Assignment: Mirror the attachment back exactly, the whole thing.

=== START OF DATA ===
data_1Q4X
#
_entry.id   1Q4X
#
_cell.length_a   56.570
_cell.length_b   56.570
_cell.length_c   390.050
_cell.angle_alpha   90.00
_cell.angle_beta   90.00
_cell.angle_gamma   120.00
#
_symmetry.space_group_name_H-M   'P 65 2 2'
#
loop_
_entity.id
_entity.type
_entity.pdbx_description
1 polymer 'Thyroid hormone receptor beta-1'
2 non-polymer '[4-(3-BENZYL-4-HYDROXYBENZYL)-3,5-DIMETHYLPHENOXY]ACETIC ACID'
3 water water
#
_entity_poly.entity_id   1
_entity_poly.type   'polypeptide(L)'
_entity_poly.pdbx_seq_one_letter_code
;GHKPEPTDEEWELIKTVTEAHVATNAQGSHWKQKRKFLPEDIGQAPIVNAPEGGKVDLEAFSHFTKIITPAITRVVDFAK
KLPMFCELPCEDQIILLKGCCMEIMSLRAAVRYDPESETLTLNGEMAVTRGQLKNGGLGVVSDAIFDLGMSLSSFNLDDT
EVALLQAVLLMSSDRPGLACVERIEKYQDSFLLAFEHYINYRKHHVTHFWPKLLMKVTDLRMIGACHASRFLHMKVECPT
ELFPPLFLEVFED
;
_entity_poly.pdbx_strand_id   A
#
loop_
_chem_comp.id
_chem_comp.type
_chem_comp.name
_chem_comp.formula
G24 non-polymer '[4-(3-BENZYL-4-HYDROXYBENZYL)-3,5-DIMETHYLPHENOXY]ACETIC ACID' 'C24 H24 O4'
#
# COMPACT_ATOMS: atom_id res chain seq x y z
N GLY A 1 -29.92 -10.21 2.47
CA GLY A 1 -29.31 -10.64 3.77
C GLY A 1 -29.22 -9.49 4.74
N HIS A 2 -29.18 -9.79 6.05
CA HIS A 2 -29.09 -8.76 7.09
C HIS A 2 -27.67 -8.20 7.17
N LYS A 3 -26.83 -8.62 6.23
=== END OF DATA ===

data_1Q4X
#
_entry.id   1Q4X
#
_cell.length_a   56.570
_cell.length_b   56.570
_cell.length_c   390.050
_cell.angle_alpha   90.00
_cell.angle_beta   90.00
_cell.angle_gamma   120.00
#
_symmetry.space_group_name_H-M   'P 65 2 2'
#
loop_
_entity.id
_entity.type
_entity.pdbx_description
1 polymer 'Thyroid hormone receptor beta-1'
2 non-polymer '[4-(3-BENZYL-4-HYDROXYBENZYL)-3,5-DIMETHYLPHENOXY]ACETIC ACID'
3 water water
#
_entity_poly.entity_id   1
_entity_poly.type   'polypeptide(L)'
_entity_poly.pdbx_seq_one_letter_code
;GHKPEPTDEEWELIKTVTEAHVATNAQGSHWKQKRKFLPEDIGQAPIVNAPEGGKVDLEAFSHFTKIITPAITRVVDFAK
KLPMFCELPCEDQIILLKGCCMEIMSLRAAVRYDPESETLTLNGEMAVTRGQLKNGGLGVVSDAIFDLGMSLSSFNLDDT
EVALLQAVLLMSSDRPGLACVERIEKYQDSFLLAFEHYINYRKHHVTHFWPKLLMKVTDLRMIGACHASRFLHMKVECPT
ELFPPLFLEVFED
;
_entity_poly.pdbx_strand_id   A
#
loop_
_chem_comp.id
_chem_comp.type
_chem_comp.name
_chem_comp.formula
G24 non-polymer '[4-(3-BENZYL-4-HYDROXYBENZYL)-3,5-DIMETHYLPHENOXY]ACETIC ACID' 'C24 H24 O4'
#
# COMPACT_ATOMS: atom_id res chain seq x y z
N GLY A 1 -29.92 -10.21 2.47
CA GLY A 1 -29.31 -10.64 3.77
C GLY A 1 -29.22 -9.49 4.74
N HIS A 2 -29.18 -9.79 6.05
CA HIS A 2 -29.09 -8.76 7.09
C HIS A 2 -27.67 -8.20 7.17
N LYS A 3 -26.83 -8.62 6.23